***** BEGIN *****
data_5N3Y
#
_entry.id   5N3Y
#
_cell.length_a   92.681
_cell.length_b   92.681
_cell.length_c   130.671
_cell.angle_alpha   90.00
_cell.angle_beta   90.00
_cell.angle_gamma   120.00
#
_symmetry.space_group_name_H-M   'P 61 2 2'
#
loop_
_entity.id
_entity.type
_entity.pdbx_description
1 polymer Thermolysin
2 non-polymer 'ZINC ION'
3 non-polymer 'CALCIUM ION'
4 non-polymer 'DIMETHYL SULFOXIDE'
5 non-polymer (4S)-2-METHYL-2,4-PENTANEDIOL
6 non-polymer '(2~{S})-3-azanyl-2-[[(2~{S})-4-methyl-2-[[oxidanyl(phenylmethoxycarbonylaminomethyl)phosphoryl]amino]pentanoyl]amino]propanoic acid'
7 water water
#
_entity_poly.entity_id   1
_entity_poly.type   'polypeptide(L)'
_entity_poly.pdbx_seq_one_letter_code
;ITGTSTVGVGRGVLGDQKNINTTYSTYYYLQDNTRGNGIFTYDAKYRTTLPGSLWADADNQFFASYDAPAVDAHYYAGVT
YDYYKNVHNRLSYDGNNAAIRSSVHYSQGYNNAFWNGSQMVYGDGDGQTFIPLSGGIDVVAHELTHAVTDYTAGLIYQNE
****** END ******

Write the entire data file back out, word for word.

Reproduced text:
data_5N3Y
#
_entry.id   5N3Y
#
_cell.length_a   92.681
_cell.length_b   92.681
_cell.length_c   130.671
_cell.angle_alpha   90.00
_cell.angle_beta   90.00
_cell.angle_gamma   120.00
#
_symmetry.space_group_name_H-M   'P 61 2 2'
#
loop_
_entity.id
_entity.type
_entity.pdbx_description
1 polymer Thermolysin
2 non-polymer 'ZINC ION'
3 non-polymer 'CALCIUM ION'
4 non-polymer 'DIMETHYL SULFOXIDE'
5 non-polymer (4S)-2-METHYL-2,4-PENTANEDIOL
6 non-polymer '(2~{S})-3-azanyl-2-[[(2~{S})-4-methyl-2-[[oxidanyl(phenylmethoxycarbonylaminomethyl)phosphoryl]amino]pentanoyl]amino]propanoic acid'
7 water water
#
_entity_poly.entity_id   1
_entity_poly.type   'polypeptide(L)'
_entity_poly.pdbx_seq_one_letter_code
;ITGTSTVGVGRGVLGDQKNINTTYSTYYYLQDNTRGNGIFTYDAKYRTTLPGSLWADADNQFFASYDAPAVDAHYYAGVT
YDYYKNVHNRLSYDGNNAAIRSSVHYSQGYNNAFWNGSQMVYGDGDGQTFIPLSGGIDVVAHELTHAVTDYTAGLIYQNE